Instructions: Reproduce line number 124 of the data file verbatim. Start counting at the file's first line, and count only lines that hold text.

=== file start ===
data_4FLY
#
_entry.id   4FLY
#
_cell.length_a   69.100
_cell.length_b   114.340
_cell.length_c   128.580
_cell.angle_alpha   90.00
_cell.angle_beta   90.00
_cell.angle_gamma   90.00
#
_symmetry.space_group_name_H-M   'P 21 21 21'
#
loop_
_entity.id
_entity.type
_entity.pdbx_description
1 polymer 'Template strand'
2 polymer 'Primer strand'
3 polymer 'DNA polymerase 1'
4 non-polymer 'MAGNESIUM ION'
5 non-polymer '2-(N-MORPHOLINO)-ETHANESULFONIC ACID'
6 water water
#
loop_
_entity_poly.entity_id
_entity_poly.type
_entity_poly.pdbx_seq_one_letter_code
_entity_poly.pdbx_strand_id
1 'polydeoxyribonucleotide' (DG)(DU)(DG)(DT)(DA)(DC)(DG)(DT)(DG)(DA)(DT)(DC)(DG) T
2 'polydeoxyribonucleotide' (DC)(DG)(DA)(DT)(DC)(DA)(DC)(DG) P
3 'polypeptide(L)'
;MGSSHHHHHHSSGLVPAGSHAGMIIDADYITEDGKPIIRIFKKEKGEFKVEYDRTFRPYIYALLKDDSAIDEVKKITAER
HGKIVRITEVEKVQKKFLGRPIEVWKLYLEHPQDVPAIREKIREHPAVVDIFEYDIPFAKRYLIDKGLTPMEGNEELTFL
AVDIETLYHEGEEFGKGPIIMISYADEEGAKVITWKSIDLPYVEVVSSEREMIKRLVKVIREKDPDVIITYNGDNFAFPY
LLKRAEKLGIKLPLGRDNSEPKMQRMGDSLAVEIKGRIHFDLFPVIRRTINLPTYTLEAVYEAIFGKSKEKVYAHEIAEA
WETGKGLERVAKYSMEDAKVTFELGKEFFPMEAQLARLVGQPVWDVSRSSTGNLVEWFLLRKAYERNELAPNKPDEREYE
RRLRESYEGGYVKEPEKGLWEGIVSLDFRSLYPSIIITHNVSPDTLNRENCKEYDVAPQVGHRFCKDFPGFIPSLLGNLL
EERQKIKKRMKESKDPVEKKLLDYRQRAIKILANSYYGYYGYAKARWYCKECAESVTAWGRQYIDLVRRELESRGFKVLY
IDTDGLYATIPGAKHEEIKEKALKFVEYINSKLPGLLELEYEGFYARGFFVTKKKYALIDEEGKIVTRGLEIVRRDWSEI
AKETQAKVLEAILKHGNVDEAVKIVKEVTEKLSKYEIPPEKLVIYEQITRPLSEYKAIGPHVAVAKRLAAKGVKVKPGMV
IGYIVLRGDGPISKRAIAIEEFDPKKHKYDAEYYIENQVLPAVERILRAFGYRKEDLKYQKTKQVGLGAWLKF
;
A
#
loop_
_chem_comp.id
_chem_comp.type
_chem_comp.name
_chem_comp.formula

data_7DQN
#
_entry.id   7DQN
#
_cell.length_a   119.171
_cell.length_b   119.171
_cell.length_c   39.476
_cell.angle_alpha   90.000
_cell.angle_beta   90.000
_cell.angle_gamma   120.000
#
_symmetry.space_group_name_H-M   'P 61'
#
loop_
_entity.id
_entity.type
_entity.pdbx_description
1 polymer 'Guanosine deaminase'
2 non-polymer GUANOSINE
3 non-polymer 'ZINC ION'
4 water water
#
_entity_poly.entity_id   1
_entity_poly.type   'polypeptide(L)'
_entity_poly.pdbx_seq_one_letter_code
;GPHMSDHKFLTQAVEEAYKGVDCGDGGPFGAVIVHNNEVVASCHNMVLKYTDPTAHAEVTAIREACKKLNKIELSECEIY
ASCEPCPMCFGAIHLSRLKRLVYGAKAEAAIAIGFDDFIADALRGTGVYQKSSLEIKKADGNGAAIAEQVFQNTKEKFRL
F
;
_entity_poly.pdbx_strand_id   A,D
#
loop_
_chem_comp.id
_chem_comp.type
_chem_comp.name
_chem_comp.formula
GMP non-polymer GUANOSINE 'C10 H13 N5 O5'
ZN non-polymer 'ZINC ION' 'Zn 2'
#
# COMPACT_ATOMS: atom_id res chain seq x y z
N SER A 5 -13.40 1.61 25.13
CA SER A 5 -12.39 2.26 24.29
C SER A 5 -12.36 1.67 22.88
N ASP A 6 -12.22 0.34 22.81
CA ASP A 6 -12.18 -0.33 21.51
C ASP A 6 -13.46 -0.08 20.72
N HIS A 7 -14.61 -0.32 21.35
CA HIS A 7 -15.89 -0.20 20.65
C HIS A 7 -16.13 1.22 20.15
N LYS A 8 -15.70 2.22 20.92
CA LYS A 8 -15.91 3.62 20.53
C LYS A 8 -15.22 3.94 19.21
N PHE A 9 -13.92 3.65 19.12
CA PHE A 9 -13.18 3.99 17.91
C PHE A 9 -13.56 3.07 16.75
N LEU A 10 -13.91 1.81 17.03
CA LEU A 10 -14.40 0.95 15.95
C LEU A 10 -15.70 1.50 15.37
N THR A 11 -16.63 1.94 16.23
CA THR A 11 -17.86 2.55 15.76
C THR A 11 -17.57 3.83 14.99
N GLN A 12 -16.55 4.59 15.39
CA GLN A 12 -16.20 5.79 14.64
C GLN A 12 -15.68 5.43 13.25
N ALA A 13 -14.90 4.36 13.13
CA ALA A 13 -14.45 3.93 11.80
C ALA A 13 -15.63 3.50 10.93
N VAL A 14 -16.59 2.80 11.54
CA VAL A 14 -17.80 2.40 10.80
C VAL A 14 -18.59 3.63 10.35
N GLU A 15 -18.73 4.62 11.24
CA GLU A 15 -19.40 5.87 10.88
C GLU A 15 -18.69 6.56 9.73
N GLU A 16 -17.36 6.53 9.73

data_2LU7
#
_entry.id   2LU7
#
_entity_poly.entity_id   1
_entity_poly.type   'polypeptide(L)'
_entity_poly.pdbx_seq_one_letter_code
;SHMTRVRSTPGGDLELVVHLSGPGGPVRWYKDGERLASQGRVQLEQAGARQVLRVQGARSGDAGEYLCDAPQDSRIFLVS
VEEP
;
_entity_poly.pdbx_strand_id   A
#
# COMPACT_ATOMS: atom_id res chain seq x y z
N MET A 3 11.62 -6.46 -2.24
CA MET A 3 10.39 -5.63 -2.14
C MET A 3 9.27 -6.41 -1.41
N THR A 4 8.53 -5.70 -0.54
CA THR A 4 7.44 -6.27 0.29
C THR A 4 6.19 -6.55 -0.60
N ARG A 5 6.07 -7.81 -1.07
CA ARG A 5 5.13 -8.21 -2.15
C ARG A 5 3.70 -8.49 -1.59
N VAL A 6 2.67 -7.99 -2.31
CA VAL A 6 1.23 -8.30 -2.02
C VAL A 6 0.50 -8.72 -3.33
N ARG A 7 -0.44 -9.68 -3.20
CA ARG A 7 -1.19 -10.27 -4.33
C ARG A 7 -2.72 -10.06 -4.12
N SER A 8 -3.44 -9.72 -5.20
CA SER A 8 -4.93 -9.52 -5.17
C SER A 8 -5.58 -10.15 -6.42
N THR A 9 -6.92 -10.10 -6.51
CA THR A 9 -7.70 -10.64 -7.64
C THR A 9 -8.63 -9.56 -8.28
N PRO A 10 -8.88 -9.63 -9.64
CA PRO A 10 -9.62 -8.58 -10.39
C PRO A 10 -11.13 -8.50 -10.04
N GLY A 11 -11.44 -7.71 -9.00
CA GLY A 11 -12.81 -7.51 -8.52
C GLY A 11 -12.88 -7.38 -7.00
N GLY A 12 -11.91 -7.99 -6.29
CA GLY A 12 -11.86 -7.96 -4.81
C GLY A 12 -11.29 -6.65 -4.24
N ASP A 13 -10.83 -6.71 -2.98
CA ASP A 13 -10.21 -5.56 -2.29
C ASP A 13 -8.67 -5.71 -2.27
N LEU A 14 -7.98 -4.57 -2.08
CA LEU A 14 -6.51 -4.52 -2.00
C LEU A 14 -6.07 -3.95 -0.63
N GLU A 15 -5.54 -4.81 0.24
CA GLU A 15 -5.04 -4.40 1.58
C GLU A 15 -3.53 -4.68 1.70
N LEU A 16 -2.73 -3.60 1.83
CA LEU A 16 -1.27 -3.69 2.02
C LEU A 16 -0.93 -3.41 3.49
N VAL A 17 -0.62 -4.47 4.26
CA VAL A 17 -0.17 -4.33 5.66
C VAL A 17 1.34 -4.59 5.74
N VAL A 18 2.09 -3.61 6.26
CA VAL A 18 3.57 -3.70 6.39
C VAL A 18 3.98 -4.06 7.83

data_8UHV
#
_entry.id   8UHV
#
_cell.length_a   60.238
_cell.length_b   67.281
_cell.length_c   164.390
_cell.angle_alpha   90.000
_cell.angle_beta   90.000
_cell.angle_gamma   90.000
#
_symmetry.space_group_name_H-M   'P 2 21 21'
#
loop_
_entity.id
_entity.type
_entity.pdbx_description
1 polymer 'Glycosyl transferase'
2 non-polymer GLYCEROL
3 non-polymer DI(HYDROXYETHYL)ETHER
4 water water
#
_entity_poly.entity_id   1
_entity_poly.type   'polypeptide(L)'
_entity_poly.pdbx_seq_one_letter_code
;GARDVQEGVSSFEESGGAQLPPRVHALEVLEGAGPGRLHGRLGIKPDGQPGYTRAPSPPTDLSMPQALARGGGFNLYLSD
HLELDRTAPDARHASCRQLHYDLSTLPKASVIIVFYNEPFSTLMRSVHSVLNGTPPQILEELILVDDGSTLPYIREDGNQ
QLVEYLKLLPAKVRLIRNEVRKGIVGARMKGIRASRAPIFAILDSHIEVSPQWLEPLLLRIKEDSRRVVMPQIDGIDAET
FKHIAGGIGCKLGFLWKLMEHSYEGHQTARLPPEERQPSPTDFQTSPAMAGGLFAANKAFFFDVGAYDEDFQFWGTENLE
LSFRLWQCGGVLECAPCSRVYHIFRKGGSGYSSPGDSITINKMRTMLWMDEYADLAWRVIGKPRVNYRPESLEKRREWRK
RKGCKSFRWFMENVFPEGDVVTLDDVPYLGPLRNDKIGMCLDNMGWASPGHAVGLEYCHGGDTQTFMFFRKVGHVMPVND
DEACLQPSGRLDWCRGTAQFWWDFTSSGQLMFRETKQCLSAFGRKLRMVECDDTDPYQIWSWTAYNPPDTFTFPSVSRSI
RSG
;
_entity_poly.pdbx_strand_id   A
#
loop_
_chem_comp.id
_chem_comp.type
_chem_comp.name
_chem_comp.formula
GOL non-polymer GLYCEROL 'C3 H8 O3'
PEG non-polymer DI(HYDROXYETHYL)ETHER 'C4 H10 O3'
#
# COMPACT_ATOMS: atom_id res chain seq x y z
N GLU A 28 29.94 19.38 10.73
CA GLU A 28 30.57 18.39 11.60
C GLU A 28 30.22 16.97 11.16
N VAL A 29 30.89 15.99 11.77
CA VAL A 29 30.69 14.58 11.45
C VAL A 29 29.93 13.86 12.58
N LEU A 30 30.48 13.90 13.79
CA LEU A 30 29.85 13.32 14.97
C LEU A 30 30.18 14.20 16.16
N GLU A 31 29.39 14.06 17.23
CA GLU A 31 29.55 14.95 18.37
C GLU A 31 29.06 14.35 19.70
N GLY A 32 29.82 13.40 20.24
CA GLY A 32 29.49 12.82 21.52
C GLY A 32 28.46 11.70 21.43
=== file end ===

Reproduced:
N GLU A 16 -17.36 6.53 9.73